Why filling the petrol tank is a rare event for this Outlander plug in hybrid

John Poxon as told to David Waterworth

I installed solar in preparation for purchasing an electric car, then bought my Mitsubishi ZJ Outlander plug in hybrid in 2015, to minimise my combustion of petrol and thereby reduce my carbon footprint.

It has a superior carrying and towing capacity compared to the fully electric vehicles on the market. For example, I can carry a full-sized string trimmer, mower and tools with the back seats down.

I also have a one-tonne braked trailer that it tows very well. Incidentally, when the trailer is only lightly laden I disable the trailer brakes and thereby transfer the trailer’s kinetic energy to the car which improves energy recovery via regenerative braking.

There have been no issues with the handling of the trailer by doing this, but I would emphasise that this is only for a lightly laden trailer.

The car is supposed to consume 1.9 litres of petrol during the first 100km on a standard test run.

When new, my battery would give me a range of 52 km. It is now down to 43km on a battery replaced about three years ago.  The present odometer reading is about 72,000 km. My best estimate of petrol range is about 600km on a long drive.

On short drives, I use very little petrol so I really can’t comment about local petrol consumption, except to say that I rarely buy petrol and usually can’t remember when I bought the last tankful.

On longer drives such as to Sydney, the regenerative braking would recover enough energy to provide about one-third of the trip on electric power. I can charge the car at any accommodation if we stop somewhere overnight.

Because these cars flatten the battery on just about any longer journey (plus 43km), I often have to charge and mostly do that at home. Most of my driving is within this 43km envelope, but only just. Presumably, another battery is likely within the next couple of years.


I usually charge within my home’s PV solar envelope as soon as possible after discharging, because I never know when I might need to drive it again, and I detest burning petrol.  Fully charging the battery from flat takes about 5 hours, and it is charged by plugging a charger into a power socket.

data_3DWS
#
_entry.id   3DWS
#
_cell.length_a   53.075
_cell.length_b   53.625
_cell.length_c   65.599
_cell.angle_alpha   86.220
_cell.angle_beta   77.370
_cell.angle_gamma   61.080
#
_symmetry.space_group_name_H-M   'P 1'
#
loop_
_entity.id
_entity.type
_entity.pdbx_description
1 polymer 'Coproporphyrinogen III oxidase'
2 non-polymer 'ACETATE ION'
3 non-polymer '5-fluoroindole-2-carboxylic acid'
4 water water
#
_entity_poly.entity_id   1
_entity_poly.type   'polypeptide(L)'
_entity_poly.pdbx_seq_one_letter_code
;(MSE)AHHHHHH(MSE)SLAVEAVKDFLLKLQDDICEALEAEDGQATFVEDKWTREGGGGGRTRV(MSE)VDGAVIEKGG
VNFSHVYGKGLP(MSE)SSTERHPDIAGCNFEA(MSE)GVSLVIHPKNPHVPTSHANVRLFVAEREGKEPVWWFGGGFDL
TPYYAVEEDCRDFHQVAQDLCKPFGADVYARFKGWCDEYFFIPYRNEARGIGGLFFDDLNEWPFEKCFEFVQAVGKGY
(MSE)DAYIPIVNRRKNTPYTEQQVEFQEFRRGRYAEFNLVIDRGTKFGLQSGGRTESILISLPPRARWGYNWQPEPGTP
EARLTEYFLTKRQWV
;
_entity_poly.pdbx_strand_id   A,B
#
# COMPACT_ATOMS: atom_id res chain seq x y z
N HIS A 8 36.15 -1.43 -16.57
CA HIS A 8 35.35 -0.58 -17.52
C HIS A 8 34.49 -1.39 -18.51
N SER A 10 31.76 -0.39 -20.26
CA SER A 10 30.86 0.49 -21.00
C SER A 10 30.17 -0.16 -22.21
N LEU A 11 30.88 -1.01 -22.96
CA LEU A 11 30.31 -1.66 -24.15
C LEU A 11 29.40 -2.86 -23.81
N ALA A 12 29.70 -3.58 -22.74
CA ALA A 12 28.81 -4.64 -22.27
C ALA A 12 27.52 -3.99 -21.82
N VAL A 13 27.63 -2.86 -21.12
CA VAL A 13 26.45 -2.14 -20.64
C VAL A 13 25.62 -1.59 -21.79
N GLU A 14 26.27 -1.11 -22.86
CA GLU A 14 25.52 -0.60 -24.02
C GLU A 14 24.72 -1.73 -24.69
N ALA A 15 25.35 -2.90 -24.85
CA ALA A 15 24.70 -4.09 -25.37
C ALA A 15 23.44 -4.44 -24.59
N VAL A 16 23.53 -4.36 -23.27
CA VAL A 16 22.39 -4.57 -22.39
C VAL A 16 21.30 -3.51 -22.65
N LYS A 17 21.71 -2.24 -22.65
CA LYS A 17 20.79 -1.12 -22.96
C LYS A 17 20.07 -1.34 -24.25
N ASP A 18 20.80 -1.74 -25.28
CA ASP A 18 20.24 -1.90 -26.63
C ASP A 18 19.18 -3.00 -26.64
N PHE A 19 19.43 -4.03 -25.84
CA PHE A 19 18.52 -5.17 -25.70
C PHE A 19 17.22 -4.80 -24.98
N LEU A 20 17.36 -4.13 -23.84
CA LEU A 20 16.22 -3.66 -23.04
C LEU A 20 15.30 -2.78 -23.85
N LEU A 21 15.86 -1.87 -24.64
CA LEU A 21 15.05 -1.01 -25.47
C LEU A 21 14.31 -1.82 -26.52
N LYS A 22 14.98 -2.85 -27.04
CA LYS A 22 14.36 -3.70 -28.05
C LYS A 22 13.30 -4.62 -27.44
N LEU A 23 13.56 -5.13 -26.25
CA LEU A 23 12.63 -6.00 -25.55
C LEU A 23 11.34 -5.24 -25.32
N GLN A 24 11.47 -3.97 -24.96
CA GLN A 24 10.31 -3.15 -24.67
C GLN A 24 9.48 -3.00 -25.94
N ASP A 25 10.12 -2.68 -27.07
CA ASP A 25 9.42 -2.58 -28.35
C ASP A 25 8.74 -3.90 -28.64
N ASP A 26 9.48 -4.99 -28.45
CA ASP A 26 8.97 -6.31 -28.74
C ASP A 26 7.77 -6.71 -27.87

As far as I am aware the design of this car doesn’t suit higher charging rates, but I will install a charging station at home to prepare for other electric vehicles in the future, including the replacement for my wife’s current ICE car.

I’m allegedly retired but amongst other things I support my wife’s business at Runcorn.  I can charge there or at my various family members’ homes. Time to charge is the issue.

It takes about one hour to charge 10km, so waiting for a full charge at a relative’s home usually isn’t practical. This and the size of the battery are the only real drawbacks to this car, but I work around them so it isn’t too bad.

I have discussed the car with family and friends but they seem to have just taken it for granted. My children are all technology types, so there’s not much gee-whiz and golly in our conversation.

I have tried to make them aware they will own an electric car within a few years, will have batteries etc.  With one exception, they all have solar. I have had a few inquiries from people I have randomly met, along the lines of what’s that and questions that build from that base.

I drive it several times a week for activities such as shopping locally and at Capalaba, family history at Cleveland once a week. I occasionally drive it to work on a property we own at Runcorn, trips to the dump and visits to places as necessary south of the Brisbane River.

We have been on longer runs to places such as Airlie Beach.  It was very comfortable on that and other such trips. One of the comfort features is that it is so quiet and of course one is seated in a relatively upright position, versus a more reclining position in a conventional sedan.

If this car were written off I would buy another, because it meets my utilitarian needs.

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